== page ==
Homework is generally consolidation of work covered in class, so your child should be able to complete it with minimal support. It is a good opportunity to reinforce the importance of kids taking responsibility for their own work and progress. Should your child appear to not understand the homework, do let the teacher know.

There will be times when your child needs a helping hand with homework. Before you help them, chat with them about what the problem is and see if they can think about how or where they could find the answers.

Aim to get your child to read aloud to you for at least 10 minutes every night. Regular reading practice will greatly aid their progression. You can also practise reading skills in day to day activities - reading labels in shops, road signs, posters and notices...share bedtime stories; you read a line/page, they read some, and so on.


Possibly one of the easiest ways to help support your child across a range of subjects is through cooking or baking. Kids love cooking, and by getting them to help you prepare meals, you can incorporate learning without having to find any extra time.

There will be lots of opportunities to explore reading weighing scales, measuring jugs and also to use comparative language such as heavier, lighter, full, empty etc. You might even be able to include some estimation - how many handfuls of pasta do you think it will take to have 200g? While the item is cooking, you could use a timer and ask questions such as, what time will it be in 10 minutes? What is half the cooking time? etc.

Board games

Playing board games such as ‘Snakes & Ladders’, ‘Ludo’, ‘Junior Scrabble’ and ‘Monopoly’ are fun ways of teaching kids how to share, take turns and how to be a good winner or loser. They also develop numeracy and literacy skills. Other games such as ‘Hangman’ and ‘I Spy’ help with spelling and phonemic awareness.

In the car

Car trips are a busy parent's ideal time to fit in some learning extra learning - without the kids even realising.

Develop kids’ phonetic awareness by playing ‘I Spy’. ‘Guess the object I am describing’ can improve children's understanding of adjectives and vocabulary range.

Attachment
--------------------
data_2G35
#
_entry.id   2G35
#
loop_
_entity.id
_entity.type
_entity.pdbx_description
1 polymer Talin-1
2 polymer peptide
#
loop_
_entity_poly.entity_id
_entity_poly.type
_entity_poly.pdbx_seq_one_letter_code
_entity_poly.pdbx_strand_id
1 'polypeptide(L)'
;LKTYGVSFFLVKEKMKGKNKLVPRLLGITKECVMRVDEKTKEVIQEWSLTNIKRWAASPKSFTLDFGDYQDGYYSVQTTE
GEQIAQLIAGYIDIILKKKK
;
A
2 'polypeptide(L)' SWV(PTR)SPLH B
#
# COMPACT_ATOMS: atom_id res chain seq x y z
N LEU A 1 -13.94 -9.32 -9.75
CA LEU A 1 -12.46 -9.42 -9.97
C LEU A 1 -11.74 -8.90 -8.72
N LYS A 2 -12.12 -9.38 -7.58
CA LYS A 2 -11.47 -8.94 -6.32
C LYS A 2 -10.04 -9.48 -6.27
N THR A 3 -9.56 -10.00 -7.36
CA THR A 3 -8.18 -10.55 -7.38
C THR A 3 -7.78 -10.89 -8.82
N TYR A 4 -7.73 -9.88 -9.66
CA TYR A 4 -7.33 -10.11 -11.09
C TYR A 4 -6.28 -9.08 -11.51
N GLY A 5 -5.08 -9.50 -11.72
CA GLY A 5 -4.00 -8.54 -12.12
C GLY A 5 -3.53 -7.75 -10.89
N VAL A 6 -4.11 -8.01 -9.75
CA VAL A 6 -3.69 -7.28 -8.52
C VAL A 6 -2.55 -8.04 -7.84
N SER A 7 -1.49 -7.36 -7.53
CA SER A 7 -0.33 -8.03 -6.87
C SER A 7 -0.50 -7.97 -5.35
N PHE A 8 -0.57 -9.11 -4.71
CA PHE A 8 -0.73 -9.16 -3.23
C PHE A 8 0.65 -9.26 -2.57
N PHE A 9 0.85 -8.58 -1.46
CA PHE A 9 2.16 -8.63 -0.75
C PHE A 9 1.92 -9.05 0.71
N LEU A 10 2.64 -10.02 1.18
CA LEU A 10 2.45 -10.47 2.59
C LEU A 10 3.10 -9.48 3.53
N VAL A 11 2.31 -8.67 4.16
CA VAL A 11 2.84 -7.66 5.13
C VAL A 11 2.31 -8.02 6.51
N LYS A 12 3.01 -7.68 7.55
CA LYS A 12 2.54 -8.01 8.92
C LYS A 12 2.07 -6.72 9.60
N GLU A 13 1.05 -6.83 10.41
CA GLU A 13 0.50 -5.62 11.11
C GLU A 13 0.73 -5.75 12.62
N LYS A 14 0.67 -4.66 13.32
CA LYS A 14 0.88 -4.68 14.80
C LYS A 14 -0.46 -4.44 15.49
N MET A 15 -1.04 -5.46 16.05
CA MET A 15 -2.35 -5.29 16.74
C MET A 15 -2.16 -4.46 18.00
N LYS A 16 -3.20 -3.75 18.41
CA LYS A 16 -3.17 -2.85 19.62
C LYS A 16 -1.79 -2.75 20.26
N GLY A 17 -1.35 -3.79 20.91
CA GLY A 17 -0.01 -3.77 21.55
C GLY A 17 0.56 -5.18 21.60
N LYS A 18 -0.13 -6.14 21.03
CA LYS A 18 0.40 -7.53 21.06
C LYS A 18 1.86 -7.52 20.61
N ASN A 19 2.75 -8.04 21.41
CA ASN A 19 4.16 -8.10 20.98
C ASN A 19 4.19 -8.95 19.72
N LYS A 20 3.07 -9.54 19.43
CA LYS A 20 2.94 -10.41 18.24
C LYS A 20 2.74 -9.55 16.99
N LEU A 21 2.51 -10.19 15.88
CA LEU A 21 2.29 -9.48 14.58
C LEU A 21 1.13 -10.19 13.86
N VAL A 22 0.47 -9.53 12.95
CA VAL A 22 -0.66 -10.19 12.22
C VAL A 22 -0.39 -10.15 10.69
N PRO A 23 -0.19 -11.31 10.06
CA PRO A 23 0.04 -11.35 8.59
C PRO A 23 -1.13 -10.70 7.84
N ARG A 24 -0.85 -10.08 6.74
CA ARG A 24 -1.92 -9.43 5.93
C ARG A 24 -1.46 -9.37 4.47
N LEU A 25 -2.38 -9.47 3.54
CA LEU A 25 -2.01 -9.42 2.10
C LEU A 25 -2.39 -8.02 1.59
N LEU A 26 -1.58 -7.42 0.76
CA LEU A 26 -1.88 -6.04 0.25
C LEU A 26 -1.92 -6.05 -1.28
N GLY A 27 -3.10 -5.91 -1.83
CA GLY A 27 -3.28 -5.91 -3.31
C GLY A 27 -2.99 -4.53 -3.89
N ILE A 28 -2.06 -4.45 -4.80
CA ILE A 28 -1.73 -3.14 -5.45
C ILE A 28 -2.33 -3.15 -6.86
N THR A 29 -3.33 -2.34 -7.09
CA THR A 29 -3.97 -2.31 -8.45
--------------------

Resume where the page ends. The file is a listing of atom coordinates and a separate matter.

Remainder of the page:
You can also develop thinking and memory skills through the car game “What animal?” Take turns to think of an animal, the other then asks yes / no questions such as “Does it have fur?” until the animal is identified.

Our article “Are We Nearly There Yet? Maths Games for Summer Journeys” has plenty of numeracy games ideas, suitable all year round and for all ages, so I’d recommend a read of it.

Hopefully, these suggestions will give your busy family some helpful and practical ideas, and maybe inspire some other creative ways of incorporating learning into day to day routines.

Any activity that includes creativity, imagination, problem-solving, co-operation, reading, writing, talking, numbers, shape or measure in any shape or form, will go some way to support learning.

Kids can be learning anywhere - outdoors, indoors, travelling, playing - a combination of creating the right learning environment and consciously making the kind of learning activities I’ve mentioned a habit, can help you feel confident that you are giving your child a great educational start.

I’m Helen, friend of Komodo and Key Stage 1 teacher of 16 years. If you have any questions that I may be able to help with, please get in touch.

About Komodo – Komodo is a fun and effective way to boost primary maths and literacy skills. Designed for 5 to 11-year-olds to use at home, Komodo uses a little and often approach to learning that fits around busy family life. Komodo helps users develop fluency and confidence in maths and English – without keeping them at the screen for long.

Find out more about Komodo and how it helps thousands of children each year do better at maths and literacy – you can even try Komodo for free.